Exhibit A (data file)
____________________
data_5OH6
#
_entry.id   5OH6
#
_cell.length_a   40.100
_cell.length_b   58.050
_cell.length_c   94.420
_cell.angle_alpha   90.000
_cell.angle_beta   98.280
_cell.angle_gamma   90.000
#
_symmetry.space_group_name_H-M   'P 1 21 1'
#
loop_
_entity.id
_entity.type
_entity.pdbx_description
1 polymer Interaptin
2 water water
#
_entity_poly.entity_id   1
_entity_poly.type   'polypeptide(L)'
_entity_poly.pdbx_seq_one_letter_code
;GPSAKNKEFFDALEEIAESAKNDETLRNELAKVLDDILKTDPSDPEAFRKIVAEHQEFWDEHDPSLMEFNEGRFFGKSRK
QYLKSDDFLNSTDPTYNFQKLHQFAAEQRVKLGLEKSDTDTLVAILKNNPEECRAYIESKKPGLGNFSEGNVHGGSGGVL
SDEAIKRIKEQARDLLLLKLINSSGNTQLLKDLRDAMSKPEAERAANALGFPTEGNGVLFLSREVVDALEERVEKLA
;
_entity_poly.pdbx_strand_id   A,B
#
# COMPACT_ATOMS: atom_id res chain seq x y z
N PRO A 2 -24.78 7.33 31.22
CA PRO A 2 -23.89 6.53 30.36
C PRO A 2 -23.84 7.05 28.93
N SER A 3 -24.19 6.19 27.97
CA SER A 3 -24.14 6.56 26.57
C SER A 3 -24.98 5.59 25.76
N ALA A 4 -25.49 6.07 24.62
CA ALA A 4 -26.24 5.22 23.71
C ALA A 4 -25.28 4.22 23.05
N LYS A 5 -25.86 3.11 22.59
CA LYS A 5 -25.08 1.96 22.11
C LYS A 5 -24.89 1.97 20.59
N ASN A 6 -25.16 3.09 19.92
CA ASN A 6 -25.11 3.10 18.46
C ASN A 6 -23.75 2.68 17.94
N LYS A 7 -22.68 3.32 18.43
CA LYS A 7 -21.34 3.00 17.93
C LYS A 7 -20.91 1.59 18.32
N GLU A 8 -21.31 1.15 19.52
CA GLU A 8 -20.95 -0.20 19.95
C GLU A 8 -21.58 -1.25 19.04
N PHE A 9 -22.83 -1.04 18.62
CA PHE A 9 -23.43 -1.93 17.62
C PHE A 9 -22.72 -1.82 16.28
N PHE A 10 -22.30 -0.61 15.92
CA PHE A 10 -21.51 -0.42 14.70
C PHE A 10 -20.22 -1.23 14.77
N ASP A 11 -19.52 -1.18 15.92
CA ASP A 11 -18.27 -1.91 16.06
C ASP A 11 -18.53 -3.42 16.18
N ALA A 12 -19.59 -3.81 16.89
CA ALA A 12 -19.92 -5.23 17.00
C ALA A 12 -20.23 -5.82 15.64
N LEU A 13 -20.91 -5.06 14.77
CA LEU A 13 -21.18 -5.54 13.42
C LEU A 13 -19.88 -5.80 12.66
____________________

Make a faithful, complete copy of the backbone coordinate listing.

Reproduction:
data_5OH6
#
_entry.id   5OH6
#
_cell.length_a   40.100
_cell.length_b   58.050
_cell.length_c   94.420
_cell.angle_alpha   90.000
_cell.angle_beta   98.280
_cell.angle_gamma   90.000
#
_symmetry.space_group_name_H-M   'P 1 21 1'
#
loop_
_entity.id
_entity.type
_entity.pdbx_description
1 polymer Interaptin
2 water water
#
_entity_poly.entity_id   1
_entity_poly.type   'polypeptide(L)'
_entity_poly.pdbx_seq_one_letter_code
;GPSAKNKEFFDALEEIAESAKNDETLRNELAKVLDDILKTDPSDPEAFRKIVAEHQEFWDEHDPSLMEFNEGRFFGKSRK
QYLKSDDFLNSTDPTYNFQKLHQFAAEQRVKLGLEKSDTDTLVAILKNNPEECRAYIESKKPGLGNFSEGNVHGGSGGVL
SDEAIKRIKEQARDLLLLKLINSSGNTQLLKDLRDAMSKPEAERAANALGFPTEGNGVLFLSREVVDALEERVEKLA
;
_entity_poly.pdbx_strand_id   A,B
#
# COMPACT_ATOMS: atom_id res chain seq x y z
N PRO A 2 -24.78 7.33 31.22
CA PRO A 2 -23.89 6.53 30.36
C PRO A 2 -23.84 7.05 28.93
N SER A 3 -24.19 6.19 27.97
CA SER A 3 -24.14 6.56 26.57
C SER A 3 -24.98 5.59 25.76
N ALA A 4 -25.49 6.07 24.62
CA ALA A 4 -26.24 5.22 23.71
C ALA A 4 -25.28 4.22 23.05
N LYS A 5 -25.86 3.11 22.59
CA LYS A 5 -25.08 1.96 22.11
C LYS A 5 -24.89 1.97 20.59
N ASN A 6 -25.16 3.09 19.92
CA ASN A 6 -25.11 3.10 18.46
C ASN A 6 -23.75 2.68 17.94
N LYS A 7 -22.68 3.32 18.43
CA LYS A 7 -21.34 3.00 17.93
C LYS A 7 -20.91 1.59 18.32
N GLU A 8 -21.31 1.15 19.52
CA GLU A 8 -20.95 -0.20 19.95
C GLU A 8 -21.58 -1.25 19.04
N PHE A 9 -22.83 -1.04 18.62
CA PHE A 9 -23.43 -1.93 17.62
C PHE A 9 -22.72 -1.82 16.28
N PHE A 10 -22.30 -0.61 15.92
CA PHE A 10 -21.51 -0.42 14.70
C PHE A 10 -20.22 -1.23 14.77
N ASP A 11 -19.52 -1.18 15.92
CA ASP A 11 -18.27 -1.91 16.06
C ASP A 11 -18.53 -3.42 16.18
N ALA A 12 -19.59 -3.81 16.89
CA ALA A 12 -19.92 -5.23 17.00
C ALA A 12 -20.23 -5.82 15.64
N LEU A 13 -20.91 -5.06 14.77
CA LEU A 13 -21.18 -5.54 13.42
C LEU A 13 -19.88 -5.80 12.66